According to a further aspect of the present invention, an electrophotographic photosensitive sensor comprises a conductive substrate; a blocking layer formed on the substrate and made mainly of amorphous or microcrystalline silicon and/or germanium, the blocking layer including a multilayer, the multilayer including a plurality of constituent thin layers which have different optical energy band gaps; a photoconductive layer formed on the blocking layer and made mainly of amorphous microcrystalline silicon and/or germanium; and a surface layer formed on the photoconductive layer and made mainly of amorphous crystalline silicon and/or germanium.

These objects and other objects, features, aspects and advantages of the present invention will become more apparent from the following detailed description of the present invention when taken in conjunction with the accompanying drawings.

BRIEF DESCRIPTION OF THE DRAWINGS

FIGS. 1A and 1B are schematic sectional views of electrophotographic photosensitive sensors according to the prior art;

FIG. 2A is a schematic sectional view of an electrophotographic photosensitive sensor according to an embodiment of the present invention, and FIG. 2B is an optical energy band profile of the sensor of FIG. 2A;

FIGS. 3A to 6B are sectional views of electrophotographic photosensitive sensors according to various other embodiments;

FIGS. 7A to 7C are energy band profiles of electrophotographic photosensitive sensors of further embodiments;

FIG. 8 is a block diagram of a plasma CVD apparatus used in fabricating an electrophotographic sensitive sensor according to the present invention;

FIG. 9A is a sectional view of an electrophotographic photosensitive sensor of a further embodiment, and FIG. 9B is an energy band profile in the sensor of FIG. 9A;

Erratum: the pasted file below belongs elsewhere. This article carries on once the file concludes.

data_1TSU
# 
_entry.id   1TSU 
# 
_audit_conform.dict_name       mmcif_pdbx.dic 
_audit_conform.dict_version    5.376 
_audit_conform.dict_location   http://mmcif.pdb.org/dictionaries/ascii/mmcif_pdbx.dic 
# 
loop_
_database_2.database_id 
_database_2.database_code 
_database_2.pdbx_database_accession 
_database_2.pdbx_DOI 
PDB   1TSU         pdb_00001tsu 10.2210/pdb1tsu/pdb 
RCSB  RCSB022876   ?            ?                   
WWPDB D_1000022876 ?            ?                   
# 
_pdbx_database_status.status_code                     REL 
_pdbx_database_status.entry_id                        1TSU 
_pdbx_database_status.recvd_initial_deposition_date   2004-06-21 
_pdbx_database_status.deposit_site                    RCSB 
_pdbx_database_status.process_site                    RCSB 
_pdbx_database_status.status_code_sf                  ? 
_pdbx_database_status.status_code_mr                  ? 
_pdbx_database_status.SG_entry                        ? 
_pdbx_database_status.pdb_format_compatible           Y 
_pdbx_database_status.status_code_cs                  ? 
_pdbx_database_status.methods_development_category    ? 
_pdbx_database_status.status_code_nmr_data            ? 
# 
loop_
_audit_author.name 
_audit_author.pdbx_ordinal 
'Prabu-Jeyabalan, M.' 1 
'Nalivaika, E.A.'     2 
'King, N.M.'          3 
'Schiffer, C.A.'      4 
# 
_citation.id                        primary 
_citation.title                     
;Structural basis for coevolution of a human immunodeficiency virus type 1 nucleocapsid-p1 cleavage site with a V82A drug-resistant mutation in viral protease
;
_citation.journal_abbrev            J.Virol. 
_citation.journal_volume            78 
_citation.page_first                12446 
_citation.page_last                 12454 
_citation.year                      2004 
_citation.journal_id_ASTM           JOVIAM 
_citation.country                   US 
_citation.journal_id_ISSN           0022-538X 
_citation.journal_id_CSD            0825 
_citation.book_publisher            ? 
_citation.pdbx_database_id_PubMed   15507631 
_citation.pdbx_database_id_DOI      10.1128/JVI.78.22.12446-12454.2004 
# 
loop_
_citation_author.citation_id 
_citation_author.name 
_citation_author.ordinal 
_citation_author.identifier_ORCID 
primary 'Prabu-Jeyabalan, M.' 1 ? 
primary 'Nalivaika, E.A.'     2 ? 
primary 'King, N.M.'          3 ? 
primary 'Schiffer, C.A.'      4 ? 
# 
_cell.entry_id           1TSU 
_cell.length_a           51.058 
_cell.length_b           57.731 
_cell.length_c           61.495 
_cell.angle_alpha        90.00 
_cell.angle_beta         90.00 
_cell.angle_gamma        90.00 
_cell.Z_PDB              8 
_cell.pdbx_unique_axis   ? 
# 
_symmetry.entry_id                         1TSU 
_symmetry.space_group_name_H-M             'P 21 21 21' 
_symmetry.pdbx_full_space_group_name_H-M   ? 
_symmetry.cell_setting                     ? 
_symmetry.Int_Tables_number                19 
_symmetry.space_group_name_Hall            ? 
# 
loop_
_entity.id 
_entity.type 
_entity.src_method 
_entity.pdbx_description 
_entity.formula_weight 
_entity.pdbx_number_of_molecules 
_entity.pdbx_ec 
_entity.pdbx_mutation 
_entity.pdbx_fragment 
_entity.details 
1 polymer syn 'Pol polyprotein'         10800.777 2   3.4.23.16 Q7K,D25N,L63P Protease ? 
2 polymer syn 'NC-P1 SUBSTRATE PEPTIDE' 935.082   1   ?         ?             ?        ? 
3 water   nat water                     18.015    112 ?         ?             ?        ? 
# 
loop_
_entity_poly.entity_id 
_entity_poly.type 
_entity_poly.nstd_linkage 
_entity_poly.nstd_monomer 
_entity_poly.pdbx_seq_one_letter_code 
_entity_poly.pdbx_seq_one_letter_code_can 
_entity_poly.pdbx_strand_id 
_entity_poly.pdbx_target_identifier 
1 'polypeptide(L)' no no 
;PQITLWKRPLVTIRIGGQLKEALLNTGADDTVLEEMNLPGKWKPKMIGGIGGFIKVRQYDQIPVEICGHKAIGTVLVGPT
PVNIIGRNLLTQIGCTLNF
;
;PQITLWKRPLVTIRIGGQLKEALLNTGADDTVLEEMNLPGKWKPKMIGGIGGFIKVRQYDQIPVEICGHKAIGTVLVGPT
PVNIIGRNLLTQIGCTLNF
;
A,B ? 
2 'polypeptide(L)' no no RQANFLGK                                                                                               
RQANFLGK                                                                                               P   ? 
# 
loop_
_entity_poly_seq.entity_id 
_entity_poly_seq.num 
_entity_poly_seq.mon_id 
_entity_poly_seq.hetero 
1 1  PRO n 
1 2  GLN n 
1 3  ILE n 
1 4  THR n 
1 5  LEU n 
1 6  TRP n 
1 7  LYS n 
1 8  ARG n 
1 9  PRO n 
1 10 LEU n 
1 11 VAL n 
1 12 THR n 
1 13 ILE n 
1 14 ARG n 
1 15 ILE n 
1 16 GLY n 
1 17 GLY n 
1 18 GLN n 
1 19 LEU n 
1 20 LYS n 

FIGS. 10A to 10B are graphs respectively showing the optical energy gap and the dark conductivity in a-SiC:H with respect to the C content;

FIGS. 11A and 11B are graphs respectively showing the optical energy gap and the dark conductivity in a-SiN:H with respect to the atomic ratio of N/Si;

FIG. 12 is a graph showing the photosensitivity of the sensor of FIG. 9A with respect to the wavelength of light;

FIG. 13 is a block diagram of a photo CVD apparatus used in fabricating the sensor of FIG. 9A;

FIG. 14A is a sectional view of an electrophotographic photosensitive sensor of a further embodiment, and FIG. 14B is an energy band profile in the sensor of FIG. 14A; FIG. 15A is an energy band profile in an electrophotographic photosensitive sensor of a further embodiment, and FIGS. 15B and 15C are graphs respectively showing the Al concentration change and the O, N or C concentration change layer by layer in one group of constituent thin layers in a blocking layer of this embodiment;

FIG. 16 is an energy band profile in an electrophotographic photosensitive sensor of a further embodiment;

FIGS. 17A and 17B are graphs showing possible two kinds of the B concentration changes layer by layer in one group of constituent thin layers in a blocking layer; and

FIG. 18 is a block diagram of a plasma CVD apparatus used in fabricating the sensor of FIG. 14A.

DESCRIPTION OF THE PREFERRED EMBODIMENTS AND THE BEST MODE OF THE INVENTION

Referring to FIG. 1A, there is schematically illustrated a sectional view of an electrophotographic photosensitive sensor of the prior art, having a photoconductive layer 20A formed on a conductive substrate 10. The layer 20A is made of a high dark resistivity amorphous silicon having a relatively large optical energy band gap. Before the photoconductive layer 20A is selectively exposed to light, the entire surface thereof is positively charged. When the photoconductive layer 20A is exposed to light, electrons and positive holes are generated in pairs therein. Those generated electrons selectively cancel positive charges on the surface of the photoconductive layer 20A, while the generated positive holes move toward the grounded conductive substrate 10. This electrophotographic photosensitive sensor can hold enough surface charges because of the high dark resistivity of the photoconductive layer 20A, but has a rather low photosensitivity because of the low mobility of positive holes in the photoconductive layer 20A.

Referring to FIG. 1B, there is shown a sectional view of another electrophotographic photosensitive sensor of the prior art, in which a photoconductive lazer 20B is formed on a conductive substrate 10. The layer 20B is made of silicon having a relatively low energy band gap. This electrophotographic photosensitive sensor has a enough mobility of carriers, but does not hold enough surface charges because of the low dark resistivity of the photoconductive layer 20B.